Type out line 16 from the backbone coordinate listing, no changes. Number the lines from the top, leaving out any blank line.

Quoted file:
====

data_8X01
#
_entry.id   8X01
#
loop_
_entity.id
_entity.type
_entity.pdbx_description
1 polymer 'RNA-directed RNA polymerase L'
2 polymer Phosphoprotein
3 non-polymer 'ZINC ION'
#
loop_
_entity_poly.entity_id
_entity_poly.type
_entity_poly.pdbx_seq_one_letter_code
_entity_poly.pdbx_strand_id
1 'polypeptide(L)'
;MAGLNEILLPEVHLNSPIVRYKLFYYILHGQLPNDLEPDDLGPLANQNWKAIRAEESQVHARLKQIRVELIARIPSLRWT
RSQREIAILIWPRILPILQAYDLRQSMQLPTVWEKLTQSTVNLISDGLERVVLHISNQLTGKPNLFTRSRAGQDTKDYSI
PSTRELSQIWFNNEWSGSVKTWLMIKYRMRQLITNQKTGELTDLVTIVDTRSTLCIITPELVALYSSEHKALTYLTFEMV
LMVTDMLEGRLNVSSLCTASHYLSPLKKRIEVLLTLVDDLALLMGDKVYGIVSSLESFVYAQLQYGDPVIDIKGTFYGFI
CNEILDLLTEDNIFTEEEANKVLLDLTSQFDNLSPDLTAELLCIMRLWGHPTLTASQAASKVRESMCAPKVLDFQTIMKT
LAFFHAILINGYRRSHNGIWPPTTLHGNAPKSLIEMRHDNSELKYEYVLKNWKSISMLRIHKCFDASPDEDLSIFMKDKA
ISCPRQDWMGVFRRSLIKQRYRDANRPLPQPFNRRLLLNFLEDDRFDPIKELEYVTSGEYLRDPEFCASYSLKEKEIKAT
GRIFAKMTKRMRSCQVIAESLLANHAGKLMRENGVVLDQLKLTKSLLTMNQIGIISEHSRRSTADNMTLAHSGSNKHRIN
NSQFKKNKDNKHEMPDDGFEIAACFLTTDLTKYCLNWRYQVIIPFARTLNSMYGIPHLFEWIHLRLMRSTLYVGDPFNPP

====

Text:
_entity_poly.pdbx_seq_one_letter_code